Perhaps that jeering bet is what’s kept the bicoastal battle alive even after the city surpassed Boston in venture capital invested in Internet companies in 2011. New York now has a stable of plausibly successful companies, including Foursquare, Etsy and Tumblr; and with both a Facebook engineering headquarters and the Cornell-Technion tech campus on the way, one would be hard-pressed to deny the city its tech cred. California dreamer Paul Graham, who finds New York intolerable, especially when the humidity causes sweat to bead above his upper lip, encourages the startups at his incubator, Y Combinator, to stay in the Bay Area. But even Mr. Graham acknowledged on a recent visit that “New York is definitely now solidly in the No. 2 spot.” By this and many metrics, the city seems to have arrived. So why the persistent Valley-baiting?
Kirill Sheynkman, a former Silicon Valley resident who heads up the New York branch of RTP Ventures, a
$750 $700 million fund based in Russia, likes to compare the New York tech scene to a football player stammering through a history report and then blurting out, “San Dimas High School football rules!” in a panic, a scene from Bill and Ted’s Excellent Adventure.
“There’s a lot of talk about Silicon Valley in New York City, a lot of comparison. I think it’s the underdog syndrome,” Mr. Sheynkmann said, though he added that the “star quality” of New York startups, which tend to be highly visible and impeccably-branded, might have something to do with the messaging.
“I don’t see a need to compete,” he said. “The two cities are different! They focus on different areas of tech. Tech is vast. It’s like science. Science is a broad concept.”
New York talks about itself for two reasons, he said. First: it’s in the city’s nature. Second: there is pressure to tell a compelling story in order to attract talent and capital.
Still, as much as New York tech loves itself, some are wary of talking too much talk.
“I just think it’s a little bit of a wasted effort,” said Kyle Bragger, who recently returned from a session at Mountain View’s 500 Startups for his startup Forrst. “Is it really productive to have yet another blog post debate about the latest ‘New York is better or worse than other city,’ or ‘City A is better or worse than City B’?”
Maybe the persistent marketing served a purpose when New York was getting on its feet. But at this point the local tech scene is at least toddling, if not walking. “We call it the flywheel effect,” said Lucas Nelson, an associate at DFJ Gotham Ventures. “Is the flywheel going? Can it sustain itself, or do you still need to put energy in it?”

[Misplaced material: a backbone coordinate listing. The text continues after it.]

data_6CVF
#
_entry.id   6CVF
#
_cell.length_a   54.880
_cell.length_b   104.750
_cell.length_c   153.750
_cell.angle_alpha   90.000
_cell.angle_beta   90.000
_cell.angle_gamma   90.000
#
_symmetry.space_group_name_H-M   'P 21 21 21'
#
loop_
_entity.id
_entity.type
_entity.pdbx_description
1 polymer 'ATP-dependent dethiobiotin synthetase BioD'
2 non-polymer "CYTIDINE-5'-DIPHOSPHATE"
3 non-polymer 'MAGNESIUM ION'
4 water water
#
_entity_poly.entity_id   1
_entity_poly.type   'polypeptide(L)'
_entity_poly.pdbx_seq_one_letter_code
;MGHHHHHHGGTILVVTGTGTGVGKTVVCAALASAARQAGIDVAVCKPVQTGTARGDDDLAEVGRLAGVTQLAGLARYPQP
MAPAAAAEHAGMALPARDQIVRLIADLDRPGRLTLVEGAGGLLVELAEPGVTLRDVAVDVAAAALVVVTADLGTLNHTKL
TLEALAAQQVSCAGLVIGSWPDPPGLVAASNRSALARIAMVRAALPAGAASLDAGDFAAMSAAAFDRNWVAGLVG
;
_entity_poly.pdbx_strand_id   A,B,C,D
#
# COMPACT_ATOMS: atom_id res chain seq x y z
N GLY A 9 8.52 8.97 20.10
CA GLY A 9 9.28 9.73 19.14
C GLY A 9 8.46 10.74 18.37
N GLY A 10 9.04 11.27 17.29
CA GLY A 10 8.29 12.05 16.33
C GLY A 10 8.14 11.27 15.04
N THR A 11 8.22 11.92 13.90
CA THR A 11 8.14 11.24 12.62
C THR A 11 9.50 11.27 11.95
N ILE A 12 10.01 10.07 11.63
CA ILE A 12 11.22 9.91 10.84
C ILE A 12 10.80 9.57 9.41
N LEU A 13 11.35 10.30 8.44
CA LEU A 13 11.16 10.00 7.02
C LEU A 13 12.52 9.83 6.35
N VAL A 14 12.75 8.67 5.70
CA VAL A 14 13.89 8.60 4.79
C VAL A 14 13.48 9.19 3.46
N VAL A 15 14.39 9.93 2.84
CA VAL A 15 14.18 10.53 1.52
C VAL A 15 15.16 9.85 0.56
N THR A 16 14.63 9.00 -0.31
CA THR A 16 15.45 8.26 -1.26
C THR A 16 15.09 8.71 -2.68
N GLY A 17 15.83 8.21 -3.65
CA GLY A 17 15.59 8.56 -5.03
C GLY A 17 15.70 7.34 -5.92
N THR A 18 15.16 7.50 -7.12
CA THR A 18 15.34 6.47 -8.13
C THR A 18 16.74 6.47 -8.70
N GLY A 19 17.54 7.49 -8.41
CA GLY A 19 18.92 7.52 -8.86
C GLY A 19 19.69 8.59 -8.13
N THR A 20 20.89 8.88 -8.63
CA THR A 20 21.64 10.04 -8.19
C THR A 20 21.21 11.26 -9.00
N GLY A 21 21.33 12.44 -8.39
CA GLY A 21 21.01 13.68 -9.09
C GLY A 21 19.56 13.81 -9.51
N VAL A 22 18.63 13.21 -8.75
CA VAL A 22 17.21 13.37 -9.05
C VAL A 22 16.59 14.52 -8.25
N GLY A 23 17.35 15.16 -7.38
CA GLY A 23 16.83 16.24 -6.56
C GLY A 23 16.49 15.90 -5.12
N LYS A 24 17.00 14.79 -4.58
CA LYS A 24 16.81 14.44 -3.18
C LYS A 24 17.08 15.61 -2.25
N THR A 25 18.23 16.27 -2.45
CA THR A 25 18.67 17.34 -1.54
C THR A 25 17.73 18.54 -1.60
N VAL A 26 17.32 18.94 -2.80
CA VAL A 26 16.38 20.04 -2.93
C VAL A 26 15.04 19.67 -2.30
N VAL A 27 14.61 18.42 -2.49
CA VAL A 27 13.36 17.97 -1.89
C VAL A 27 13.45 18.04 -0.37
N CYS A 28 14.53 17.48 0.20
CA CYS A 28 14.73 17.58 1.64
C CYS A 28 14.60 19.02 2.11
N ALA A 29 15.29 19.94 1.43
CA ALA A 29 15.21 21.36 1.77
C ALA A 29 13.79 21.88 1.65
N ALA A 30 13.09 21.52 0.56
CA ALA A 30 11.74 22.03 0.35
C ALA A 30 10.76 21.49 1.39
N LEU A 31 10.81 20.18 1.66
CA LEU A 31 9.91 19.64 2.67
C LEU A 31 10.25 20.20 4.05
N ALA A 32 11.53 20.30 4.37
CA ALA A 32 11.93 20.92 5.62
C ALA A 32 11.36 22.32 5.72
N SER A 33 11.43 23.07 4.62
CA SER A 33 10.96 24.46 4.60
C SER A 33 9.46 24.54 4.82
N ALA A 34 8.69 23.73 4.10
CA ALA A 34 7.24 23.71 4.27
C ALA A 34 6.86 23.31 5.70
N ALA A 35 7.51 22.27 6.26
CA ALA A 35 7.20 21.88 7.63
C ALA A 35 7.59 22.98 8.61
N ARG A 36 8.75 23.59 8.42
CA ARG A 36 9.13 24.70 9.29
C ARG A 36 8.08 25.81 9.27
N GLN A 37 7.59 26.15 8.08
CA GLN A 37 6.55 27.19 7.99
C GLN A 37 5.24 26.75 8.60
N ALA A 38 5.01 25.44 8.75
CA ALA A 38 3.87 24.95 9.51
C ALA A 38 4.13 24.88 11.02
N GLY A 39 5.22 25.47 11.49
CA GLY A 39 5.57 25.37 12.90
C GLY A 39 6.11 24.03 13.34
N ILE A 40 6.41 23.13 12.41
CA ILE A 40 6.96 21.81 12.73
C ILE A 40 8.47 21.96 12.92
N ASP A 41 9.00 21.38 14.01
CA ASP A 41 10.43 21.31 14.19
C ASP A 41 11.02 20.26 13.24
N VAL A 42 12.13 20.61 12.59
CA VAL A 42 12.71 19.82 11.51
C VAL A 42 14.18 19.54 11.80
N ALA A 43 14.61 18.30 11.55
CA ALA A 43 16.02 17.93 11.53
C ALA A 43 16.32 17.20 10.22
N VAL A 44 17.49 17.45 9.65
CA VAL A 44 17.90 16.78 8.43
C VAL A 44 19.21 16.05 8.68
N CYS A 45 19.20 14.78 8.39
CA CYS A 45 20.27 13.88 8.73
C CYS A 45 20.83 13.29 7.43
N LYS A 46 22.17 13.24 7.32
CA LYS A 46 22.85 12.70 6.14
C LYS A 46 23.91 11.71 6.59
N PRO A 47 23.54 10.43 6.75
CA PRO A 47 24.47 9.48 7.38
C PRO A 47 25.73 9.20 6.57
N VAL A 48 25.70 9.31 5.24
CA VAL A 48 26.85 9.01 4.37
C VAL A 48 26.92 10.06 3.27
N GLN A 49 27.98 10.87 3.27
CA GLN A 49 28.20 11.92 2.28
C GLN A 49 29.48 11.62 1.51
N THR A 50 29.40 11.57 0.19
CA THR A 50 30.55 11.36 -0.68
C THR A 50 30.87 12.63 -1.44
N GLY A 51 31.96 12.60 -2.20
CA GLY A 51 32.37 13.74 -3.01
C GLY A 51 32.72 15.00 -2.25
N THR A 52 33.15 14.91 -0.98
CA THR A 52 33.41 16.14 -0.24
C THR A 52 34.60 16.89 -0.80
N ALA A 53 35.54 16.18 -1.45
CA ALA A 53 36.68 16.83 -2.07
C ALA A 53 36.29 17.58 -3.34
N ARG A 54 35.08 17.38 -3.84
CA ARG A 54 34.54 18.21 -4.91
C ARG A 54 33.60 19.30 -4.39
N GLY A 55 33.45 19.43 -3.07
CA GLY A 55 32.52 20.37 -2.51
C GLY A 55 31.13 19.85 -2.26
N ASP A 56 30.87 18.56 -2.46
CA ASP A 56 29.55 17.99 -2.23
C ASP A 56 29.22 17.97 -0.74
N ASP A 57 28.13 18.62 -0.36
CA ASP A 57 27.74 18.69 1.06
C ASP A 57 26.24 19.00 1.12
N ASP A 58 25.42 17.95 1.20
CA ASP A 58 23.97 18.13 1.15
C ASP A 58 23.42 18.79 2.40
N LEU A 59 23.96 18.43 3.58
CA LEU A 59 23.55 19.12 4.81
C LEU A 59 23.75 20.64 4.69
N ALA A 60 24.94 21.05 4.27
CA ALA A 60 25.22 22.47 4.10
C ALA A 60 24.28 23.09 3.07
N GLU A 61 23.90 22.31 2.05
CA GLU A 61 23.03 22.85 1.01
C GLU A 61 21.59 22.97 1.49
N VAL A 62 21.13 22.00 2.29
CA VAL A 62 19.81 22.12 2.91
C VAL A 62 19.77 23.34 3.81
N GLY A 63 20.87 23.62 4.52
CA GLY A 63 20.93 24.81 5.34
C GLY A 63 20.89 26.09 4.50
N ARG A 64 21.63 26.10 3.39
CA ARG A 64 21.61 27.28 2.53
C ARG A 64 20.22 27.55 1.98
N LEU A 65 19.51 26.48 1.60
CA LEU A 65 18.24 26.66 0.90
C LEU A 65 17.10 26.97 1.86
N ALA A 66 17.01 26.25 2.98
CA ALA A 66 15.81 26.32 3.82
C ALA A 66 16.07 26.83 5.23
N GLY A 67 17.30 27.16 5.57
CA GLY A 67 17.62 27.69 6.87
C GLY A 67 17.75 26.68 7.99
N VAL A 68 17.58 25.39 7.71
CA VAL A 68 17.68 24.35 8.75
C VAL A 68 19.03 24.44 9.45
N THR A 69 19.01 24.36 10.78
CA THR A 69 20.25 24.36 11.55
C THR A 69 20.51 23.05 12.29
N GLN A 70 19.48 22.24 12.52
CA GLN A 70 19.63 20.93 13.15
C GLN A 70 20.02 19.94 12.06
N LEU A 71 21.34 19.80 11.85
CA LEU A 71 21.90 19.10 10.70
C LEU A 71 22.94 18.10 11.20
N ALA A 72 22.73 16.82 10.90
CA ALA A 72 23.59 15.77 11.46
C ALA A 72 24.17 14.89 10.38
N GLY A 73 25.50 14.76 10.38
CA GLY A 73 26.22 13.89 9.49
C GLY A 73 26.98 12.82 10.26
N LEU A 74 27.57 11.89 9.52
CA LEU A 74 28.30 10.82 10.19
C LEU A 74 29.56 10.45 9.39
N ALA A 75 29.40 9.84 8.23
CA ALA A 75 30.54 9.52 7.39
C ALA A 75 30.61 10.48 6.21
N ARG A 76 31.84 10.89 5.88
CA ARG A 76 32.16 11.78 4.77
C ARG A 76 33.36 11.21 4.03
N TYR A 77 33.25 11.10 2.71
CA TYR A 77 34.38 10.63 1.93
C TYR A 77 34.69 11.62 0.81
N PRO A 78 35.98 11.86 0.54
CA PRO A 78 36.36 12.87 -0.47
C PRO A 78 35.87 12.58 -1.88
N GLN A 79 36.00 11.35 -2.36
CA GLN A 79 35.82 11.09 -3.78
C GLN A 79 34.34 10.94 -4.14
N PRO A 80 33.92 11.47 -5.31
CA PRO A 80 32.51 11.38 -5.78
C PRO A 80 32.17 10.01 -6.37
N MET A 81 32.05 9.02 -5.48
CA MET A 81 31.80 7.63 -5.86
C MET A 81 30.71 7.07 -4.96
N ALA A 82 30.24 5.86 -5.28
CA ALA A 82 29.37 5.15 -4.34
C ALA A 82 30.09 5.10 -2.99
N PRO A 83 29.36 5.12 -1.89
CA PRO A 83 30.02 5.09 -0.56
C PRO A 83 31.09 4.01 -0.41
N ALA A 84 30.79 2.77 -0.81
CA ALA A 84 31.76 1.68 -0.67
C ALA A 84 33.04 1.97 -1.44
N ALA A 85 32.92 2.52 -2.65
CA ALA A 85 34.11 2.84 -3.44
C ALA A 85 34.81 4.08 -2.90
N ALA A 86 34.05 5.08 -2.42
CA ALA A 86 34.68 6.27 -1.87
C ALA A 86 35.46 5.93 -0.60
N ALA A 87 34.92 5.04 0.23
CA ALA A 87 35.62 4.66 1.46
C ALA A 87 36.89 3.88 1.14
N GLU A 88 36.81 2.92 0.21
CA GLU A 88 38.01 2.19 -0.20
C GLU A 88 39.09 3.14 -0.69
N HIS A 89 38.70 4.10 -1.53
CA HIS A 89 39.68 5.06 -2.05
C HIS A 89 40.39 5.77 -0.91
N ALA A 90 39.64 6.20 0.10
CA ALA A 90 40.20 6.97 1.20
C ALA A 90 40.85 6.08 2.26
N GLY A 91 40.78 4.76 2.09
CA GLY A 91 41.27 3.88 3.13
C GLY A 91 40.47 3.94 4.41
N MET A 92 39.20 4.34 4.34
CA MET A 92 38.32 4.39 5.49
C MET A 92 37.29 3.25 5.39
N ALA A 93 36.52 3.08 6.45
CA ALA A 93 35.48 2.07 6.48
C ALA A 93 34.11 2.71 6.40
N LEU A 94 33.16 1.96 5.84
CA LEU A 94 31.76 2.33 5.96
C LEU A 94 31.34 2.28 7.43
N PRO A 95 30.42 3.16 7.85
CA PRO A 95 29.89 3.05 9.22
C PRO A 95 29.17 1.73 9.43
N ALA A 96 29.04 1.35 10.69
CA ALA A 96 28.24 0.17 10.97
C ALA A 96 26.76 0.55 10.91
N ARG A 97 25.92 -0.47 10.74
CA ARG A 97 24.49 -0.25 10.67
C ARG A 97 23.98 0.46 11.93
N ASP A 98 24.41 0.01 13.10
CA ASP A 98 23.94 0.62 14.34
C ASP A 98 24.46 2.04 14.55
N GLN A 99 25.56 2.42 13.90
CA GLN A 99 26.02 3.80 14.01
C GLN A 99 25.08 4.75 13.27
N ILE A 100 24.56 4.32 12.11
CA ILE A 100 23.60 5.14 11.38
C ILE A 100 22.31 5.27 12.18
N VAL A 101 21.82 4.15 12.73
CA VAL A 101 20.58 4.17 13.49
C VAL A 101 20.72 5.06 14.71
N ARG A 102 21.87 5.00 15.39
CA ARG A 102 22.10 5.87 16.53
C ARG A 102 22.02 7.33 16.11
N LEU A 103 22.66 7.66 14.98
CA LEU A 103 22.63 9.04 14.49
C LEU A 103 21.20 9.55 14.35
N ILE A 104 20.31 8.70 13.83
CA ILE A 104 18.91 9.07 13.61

New York needs big exits and role models more than it needs savvy marketing, he said. “I think the underdog thing is getting pretty old pretty quickly,” he said. “I don’t want to dissuade anyone who is cheerleading in New York. But in the end, no amount of cheerleading will take the place of smart, experienced angels, or smart experienced anything.”
Others pointed out that the marketing for New York tech tends to get competitive mostly because talent and capital are scarce. “We need to keep investing in the ecosystem and evangelizing what is going on here,” Mr. Wilson wrote in an email. “Students still leave the CS programs at Columbia, Princeton, and NYU and go to Silicon Valley. That means we still need to market NYC.”
A survey of local tech professionals suggested that the boosterism is likely to continue. “NY tech talking NY tech is fine,” Alex Taub, head of business development at Aviary, said in an email. “I don’t think it’s an insecurity thing—I think it’s just topical because NY tech is really thriving. Real businesses are being built and scaling here.”
New York may not be insecure, but there seems to be plenty of demand for self-validation. Two entrepreneurs have organized New York Tech Day, a “science fair for startups” to “celebrate New York’s awesome startup ecosystem” in April. More concretely, it’s going to be a gigantic one-day expo at the block-sized Lexington Ave. Armory, with 200 startup booths, more sponsor and vendor booths, and a few thousand attendees rotating through.
It will followed by an awards show.
A version of this story appeared in the New York Observer the week of February 20, 2012.
CORRECTION: An earlier version of this story said Rachel Sklar moved to New York two years ago; that is incorrect. She has been in the city for 13 years. Betabeat regrets the error.